May 26 is Sally Ride Day

sally ride day

Ride monitors control panels from pilot’s chair on the flight deck.

Today is Sally Ride Day. It celebrates the achievements of the astronaut, astrophysicist, engineer, philanthropist and author best known as the first American woman to travel to space. Today’s date honors her birthday on May 26, 1951.

Women weren’t considered for America’s space program until 1978. Ride was selected from the first group to apply after NASA announced it had changed its policy. Her training included learning to parachute jump, fly a jet plane, survive a water landing and handle extreme G-forces and weightlessness.

She was picked as a member of the space shuttle Challenger’s STS-7 crew, scheduled for liftoff on June 18, 1983. Commander Robert Crippen chose her in part because the mission required the use of a robotic arm that Ride had helped to develop.

At pre-flight news conferences, she was asked if spaceflight would affect her reproductive organs, if she planned to have children, how she would handle menstruation in space, if she would wear a bra and apply makeup. Asked if she cried on the job when under stress, Ride laughed and said, “Why don’t people ask (pilot) Rick (Hauck) these questions?”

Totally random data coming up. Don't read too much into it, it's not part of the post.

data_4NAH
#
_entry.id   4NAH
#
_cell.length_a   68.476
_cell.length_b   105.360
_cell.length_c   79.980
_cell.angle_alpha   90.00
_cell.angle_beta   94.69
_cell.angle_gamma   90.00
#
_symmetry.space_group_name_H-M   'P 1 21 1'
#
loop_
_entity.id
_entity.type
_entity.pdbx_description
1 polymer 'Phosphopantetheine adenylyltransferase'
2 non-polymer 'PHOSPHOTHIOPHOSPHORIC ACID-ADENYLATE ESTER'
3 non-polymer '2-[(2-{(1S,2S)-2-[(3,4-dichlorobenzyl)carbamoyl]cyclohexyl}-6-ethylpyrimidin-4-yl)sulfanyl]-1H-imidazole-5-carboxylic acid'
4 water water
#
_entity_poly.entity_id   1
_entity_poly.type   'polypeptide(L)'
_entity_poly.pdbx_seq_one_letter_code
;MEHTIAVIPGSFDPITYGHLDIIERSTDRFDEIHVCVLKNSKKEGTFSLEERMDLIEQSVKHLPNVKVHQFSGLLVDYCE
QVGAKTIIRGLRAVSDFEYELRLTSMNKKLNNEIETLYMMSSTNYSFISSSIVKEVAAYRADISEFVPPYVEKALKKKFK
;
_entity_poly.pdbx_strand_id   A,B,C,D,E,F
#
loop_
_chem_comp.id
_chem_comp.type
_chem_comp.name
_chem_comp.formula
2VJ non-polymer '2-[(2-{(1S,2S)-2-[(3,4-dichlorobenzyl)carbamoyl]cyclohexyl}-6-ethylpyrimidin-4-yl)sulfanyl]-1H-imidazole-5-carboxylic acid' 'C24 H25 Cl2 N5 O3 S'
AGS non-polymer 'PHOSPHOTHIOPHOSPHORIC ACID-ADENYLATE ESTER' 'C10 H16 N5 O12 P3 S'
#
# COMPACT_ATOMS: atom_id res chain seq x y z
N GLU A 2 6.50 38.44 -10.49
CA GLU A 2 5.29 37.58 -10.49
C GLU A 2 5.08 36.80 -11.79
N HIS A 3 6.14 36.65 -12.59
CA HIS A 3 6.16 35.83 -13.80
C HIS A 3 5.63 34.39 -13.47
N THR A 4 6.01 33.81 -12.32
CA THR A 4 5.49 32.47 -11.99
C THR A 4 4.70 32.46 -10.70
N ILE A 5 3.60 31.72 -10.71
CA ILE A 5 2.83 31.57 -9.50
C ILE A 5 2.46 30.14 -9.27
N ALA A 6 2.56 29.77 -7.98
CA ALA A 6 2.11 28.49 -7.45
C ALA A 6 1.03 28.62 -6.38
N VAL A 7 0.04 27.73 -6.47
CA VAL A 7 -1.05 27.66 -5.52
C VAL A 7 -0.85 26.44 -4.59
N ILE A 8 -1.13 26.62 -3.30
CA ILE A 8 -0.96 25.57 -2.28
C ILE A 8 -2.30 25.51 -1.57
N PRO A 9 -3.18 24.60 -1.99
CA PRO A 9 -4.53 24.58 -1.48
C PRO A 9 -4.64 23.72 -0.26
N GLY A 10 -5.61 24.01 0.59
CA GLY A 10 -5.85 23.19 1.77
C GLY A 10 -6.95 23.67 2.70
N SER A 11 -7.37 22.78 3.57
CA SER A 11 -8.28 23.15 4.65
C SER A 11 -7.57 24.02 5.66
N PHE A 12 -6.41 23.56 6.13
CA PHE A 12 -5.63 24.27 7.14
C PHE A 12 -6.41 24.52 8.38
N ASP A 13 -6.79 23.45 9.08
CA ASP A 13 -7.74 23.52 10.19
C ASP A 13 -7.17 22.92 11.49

Diane Sawyer of CBS News asked Ride to demonstrate how she would utilize the shuttle toilet’s new privacy curtain. On The Tonight Show, Johnny Carson joked that the flight would be delayed while she found a purse to match her shoes. At one NASA news conference, Ride said, “It’s too bad this is such a big deal. It’s too bad our society isn’t further along.”

On launch day, she focused on the task ahead. In an interview on the 25th anniversary of the flight, Ride recalled, “I didn’t really think about it that much at the time, but I came to appreciate what an honor it was to be selected to be the first (American woman) to go into space.”

After its successful mission to deploy two communications satellites, Challenger landed at Edwards Air Force Base, CA, on June 24, 1983. At the time, Ride told reporters, “The thing that I’ll remember most about the flight is that it was fun. In fact, I’m sure it was the most fun I’ll ever have in my life.”